Devolve skills funding to drive growth13th December 2013
Column originally published in the Local Government Chronicle on 29 November 2013.
In October 2013 the Organisation for Economic Co-operation and Development published a major international survey as part of its Programme for the International Assessment of Adult Competencies.
As councils and local enterprise partnerships draft growth strategies for the new 2014 deadlines, PIAAC offered an analysis of literacy, numeracy and technology skills in 24 countries.
The results did not make great reading. There were some positives – England’s effectiveness in activating highly skilled adults and positive associations between higher literacy and health, volunteering and political involvement – but many areas were deeply concerning.
We have a large proportion of adults who have low levels of numeracy skills, our pool of highly skilled adults is likely to shrink, and low skills impact negatively on social inequalities.
At the time we issued a strong response underlining our concerns about the serious inequalities in skills training that prevent too many people from reskilling and learning. Providing low-skilled adults with more secondchance opportunities to learn is critical for our economy.
Around the same time, local government’s Association of Directors of Environment, Economy, Planning and Transport issued its 2013-14 ‘prospectus for growth’.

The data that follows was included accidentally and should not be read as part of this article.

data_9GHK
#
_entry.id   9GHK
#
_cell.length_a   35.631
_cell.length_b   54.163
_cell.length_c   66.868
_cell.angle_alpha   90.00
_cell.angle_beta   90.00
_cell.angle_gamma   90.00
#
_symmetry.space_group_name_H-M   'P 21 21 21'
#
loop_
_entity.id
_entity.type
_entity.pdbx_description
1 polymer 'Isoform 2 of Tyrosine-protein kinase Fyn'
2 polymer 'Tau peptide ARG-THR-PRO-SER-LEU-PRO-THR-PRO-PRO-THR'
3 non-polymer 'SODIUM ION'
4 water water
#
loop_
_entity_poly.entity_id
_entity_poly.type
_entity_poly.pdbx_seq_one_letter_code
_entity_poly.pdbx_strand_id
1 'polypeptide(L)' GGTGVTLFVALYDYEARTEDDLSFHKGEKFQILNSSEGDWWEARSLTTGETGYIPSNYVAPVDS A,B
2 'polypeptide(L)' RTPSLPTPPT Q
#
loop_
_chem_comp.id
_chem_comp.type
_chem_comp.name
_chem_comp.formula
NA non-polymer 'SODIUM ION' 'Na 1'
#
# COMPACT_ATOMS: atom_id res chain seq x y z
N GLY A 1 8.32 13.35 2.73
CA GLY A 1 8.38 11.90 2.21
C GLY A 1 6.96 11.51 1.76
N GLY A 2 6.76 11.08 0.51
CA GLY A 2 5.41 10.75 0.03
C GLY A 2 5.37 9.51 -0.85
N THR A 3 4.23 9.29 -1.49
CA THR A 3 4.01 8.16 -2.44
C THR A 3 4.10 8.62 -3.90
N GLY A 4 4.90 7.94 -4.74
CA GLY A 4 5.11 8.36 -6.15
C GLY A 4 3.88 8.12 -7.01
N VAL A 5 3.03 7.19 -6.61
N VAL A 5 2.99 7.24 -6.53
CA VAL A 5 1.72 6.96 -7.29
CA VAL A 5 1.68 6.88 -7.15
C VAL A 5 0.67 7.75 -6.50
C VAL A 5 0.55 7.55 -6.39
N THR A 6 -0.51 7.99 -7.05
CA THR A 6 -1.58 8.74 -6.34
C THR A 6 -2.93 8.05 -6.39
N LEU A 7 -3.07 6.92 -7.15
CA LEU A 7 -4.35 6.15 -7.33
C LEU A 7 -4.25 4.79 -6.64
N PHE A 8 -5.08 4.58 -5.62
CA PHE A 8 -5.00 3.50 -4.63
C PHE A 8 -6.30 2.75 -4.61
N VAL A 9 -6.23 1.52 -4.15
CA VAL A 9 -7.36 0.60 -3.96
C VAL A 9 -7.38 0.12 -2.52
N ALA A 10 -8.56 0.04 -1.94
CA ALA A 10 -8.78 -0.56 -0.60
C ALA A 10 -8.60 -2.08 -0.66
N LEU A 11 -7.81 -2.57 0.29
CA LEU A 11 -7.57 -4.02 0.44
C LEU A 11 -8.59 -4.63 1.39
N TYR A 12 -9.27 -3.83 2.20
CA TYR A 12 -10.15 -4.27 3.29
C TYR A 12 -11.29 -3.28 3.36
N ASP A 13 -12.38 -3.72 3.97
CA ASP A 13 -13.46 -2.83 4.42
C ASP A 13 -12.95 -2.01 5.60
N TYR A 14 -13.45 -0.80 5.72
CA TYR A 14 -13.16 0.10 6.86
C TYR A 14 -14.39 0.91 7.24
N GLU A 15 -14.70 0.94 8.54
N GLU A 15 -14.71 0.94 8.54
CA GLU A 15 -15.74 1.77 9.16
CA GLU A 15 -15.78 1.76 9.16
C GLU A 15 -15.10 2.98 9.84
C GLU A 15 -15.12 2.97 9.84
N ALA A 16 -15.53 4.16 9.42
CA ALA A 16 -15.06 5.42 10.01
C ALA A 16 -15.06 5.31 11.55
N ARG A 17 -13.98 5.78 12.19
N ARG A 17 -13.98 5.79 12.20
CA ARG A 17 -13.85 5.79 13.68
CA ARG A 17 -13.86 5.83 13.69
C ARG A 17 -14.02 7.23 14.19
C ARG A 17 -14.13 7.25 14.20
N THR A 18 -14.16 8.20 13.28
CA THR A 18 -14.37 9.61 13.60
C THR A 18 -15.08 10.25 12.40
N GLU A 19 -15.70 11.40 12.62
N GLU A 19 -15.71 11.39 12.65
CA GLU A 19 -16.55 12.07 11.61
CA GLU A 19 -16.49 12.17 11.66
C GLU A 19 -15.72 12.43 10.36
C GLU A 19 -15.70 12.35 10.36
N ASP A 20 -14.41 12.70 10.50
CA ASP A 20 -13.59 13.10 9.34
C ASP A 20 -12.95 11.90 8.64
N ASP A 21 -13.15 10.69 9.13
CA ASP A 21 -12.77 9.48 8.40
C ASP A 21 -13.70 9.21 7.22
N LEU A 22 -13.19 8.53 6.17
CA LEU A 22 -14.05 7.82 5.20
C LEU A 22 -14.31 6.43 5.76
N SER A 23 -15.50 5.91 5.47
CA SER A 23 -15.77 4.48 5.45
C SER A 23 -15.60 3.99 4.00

Representing the views of many of us advising members and LEPs, ADEPT makes important calls relating to transport, housing, infrastructure, and LEPs themselves, but makes little noticeable mention of skills.
Our experience in the field shows that councillors, chief executives and employers are deeply concerned about supply and demand in the skills system. Biases in funding regimes necessarily prioritise younger Neets but in doing so exacerbate adult disadvantage in local labour markets.
Employer demand requires an all-ages approach to skills and radical devolution of funding to LEPs and local government to support this strategy. This is something that is well reflected in recent city deals including Sheffield’s ‘skills made easy’ programme focusing on apprenticeships and adult skills interventions.
In a major initiative this autumn, NIACE is working with the UK Commission on Employment and Skills on a free series of improvement events focusing on better use of labour market intelligence in local skills strategies, and the strategic issues facing LEPs in overseeing these.
The first events, in Birmingham, London and York, will feature local government and LEP input on an issue central to growth.
I look forward to seeing as many readers of this column as possible there – and I hope a few ADEPT members too.